Jacking other people’s beats, flows and rhymes has become a staple in the rap world. The Dean’s List, however, makes a point to make its music as distinctive as possible.
“We don’t try to sound like anything, so when the production comes together, it’s all over the place sometimes,” says DJ Mendoza, who is joined in The Dean’s List by rapper Sonny Shotz and DJ-mixer Mik Beats. “We’re always expanding what we started with and taking it from there.”
True to its word, the Boston-based trio’s "The Drive In” mixtape features beats with acoustic guitar, French language samples, brassy horn selections, electronic flourishes and boom bap slap. It’s exactly the type of diverse, disparate and unexpected sonic mélange that excites Sonny Shotz when he writes his raps.
“I just don’t like feeling comfortable on a track,” the rapper says. “I like having to think about how I want to it sound. If the production is different than a lot of other stuff out there, I feel like if I’m rapping on it I have to match. It has to go hand in hand.”
The Dean’s List interesting musical approach comes from a few particular sources. For one, the group members listen to everything from classic rock to Top 40 radio, as well as rap, of course. They also draw from their musical education. Mendoza and Mik met while studying at Berkeley College of Music in Boston. Mendoza and Sonny Shotz, who attended the nearby The New England Institute of Art, went to high school together and joined forced with Mik in 2009 to form The Dean’s List.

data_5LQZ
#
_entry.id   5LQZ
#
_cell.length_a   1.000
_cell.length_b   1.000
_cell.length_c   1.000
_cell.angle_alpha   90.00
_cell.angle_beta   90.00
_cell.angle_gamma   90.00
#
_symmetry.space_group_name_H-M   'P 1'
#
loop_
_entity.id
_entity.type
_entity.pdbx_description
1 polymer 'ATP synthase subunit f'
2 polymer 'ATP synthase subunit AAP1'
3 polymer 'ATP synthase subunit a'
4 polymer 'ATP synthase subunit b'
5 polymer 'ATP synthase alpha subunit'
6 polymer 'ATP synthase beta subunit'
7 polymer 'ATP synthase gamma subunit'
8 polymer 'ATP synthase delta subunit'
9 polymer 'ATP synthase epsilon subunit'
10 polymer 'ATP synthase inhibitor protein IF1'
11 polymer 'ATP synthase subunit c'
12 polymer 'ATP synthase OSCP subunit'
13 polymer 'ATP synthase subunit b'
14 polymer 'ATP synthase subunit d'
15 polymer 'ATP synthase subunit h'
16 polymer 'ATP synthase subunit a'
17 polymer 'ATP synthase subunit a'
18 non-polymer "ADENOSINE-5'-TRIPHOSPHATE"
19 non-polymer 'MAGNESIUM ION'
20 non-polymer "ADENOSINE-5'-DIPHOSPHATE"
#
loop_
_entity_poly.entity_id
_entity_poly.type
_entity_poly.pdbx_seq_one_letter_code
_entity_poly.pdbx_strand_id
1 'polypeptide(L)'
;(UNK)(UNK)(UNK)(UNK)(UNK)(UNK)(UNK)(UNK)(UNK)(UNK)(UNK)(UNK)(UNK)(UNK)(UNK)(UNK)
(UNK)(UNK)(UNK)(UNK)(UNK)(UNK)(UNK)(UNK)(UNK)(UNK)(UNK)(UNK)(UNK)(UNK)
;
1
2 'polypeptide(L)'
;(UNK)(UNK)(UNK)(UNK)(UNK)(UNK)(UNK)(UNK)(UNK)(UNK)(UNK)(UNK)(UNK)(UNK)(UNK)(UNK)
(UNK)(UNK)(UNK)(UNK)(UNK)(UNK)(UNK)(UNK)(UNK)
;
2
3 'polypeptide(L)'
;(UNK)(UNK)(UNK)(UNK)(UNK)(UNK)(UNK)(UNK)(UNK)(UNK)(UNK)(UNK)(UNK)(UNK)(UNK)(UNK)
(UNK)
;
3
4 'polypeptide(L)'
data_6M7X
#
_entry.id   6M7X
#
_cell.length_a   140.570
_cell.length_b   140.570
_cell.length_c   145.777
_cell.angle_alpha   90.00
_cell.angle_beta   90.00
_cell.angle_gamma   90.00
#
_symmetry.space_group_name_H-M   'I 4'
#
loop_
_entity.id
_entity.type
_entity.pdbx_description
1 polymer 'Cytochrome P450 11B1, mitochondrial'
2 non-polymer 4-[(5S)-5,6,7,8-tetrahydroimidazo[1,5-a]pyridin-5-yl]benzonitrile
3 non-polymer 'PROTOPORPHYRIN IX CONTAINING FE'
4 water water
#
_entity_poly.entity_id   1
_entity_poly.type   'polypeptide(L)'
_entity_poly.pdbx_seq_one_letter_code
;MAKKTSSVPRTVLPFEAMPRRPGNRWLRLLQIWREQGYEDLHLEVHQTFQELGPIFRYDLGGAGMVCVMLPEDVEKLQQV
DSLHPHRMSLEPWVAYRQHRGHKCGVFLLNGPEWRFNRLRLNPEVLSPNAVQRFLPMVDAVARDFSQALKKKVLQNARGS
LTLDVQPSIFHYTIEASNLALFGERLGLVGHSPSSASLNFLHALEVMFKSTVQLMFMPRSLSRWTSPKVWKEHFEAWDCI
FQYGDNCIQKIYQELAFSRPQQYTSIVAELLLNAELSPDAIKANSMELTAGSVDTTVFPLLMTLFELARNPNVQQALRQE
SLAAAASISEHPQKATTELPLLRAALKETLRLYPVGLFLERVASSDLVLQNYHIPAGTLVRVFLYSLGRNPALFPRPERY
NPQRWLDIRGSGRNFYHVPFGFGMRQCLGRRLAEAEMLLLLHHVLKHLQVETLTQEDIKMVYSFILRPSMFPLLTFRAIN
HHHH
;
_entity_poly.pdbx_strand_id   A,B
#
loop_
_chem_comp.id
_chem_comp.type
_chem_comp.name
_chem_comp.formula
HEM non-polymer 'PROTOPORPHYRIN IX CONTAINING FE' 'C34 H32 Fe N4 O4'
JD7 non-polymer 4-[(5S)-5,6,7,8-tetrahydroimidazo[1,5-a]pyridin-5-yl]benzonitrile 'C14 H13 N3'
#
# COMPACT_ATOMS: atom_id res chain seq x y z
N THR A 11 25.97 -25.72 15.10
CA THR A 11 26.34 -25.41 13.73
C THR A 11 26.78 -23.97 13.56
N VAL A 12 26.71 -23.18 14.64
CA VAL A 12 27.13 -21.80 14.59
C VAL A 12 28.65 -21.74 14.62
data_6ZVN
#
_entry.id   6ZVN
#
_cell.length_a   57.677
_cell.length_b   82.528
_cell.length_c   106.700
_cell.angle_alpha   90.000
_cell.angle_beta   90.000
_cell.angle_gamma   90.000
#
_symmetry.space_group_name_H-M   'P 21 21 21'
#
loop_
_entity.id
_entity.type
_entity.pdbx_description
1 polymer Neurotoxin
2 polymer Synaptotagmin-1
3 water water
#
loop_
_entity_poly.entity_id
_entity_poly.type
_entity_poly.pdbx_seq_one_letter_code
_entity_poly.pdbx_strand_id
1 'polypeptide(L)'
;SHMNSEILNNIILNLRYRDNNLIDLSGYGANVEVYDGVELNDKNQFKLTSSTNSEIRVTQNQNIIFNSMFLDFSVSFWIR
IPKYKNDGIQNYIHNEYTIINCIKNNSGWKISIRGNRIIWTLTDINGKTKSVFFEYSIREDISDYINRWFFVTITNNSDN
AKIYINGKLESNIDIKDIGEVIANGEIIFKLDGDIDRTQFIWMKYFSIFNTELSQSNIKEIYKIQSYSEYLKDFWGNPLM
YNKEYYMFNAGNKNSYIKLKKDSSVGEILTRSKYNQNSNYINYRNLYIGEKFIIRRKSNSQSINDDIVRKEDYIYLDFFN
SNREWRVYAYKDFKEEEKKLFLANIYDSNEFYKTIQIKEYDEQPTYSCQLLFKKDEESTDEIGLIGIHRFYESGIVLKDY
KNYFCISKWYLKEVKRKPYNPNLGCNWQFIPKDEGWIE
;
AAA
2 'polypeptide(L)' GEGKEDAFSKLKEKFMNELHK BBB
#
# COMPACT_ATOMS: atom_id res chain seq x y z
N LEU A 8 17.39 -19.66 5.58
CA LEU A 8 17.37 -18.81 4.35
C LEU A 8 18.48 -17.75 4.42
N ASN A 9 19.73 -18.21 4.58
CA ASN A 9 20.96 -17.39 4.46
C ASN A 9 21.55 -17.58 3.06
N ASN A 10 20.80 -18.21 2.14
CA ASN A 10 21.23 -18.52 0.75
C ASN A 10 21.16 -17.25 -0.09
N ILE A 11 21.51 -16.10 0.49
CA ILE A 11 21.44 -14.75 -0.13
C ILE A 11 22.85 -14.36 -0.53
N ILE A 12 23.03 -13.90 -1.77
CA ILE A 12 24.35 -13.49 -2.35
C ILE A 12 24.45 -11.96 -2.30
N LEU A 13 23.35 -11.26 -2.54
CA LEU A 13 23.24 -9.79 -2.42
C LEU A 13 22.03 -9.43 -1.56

Given their knowledge of music theory, Mendoza and Mik don’t necessarily create songs with the type of song structure typical of music made explicitly for the radio. “We don’t aim to have 16 measures of rapping, eight measures on a hook, another 16 [rapping],” Mendoza says. “Not every song has to have three verses of rapping. A lot of tracks we’re doing recently, maybe seven bars is the hook and there’s a breakdown. It’s kind of all over the place. We don’t ever want to force anything so that the song drags on.”
We don’t aim to have 16 measures of rapping, eight measures on a hook, another 16 [rapping].
Sonny agrees. Sometimes shorter songs are better. “If you have a song that’s a minute and 50 seconds and you got the message that you wanted to get out in that amount of time, why make it longer?” he says.
It’s this type of mentality that has earned The Dean’s List a loyal underground following since the 2010 release of its “Undeclared” mixtape. Since then, the group has toured extensively, released “The Drive In” and drawn the interest of some major labels.
But The Dean’s List isn’t rushing into getting a record deal. They’re on their own schedule and enjoying the freedom that comes with being independent.
“Something that really is important to us is creativity with our music,” DJ Mendoza says, “and making sure we have complete control over that 200 percent of the time.”
For more from Soren Baker follow him on Twitter: @SorenBaker.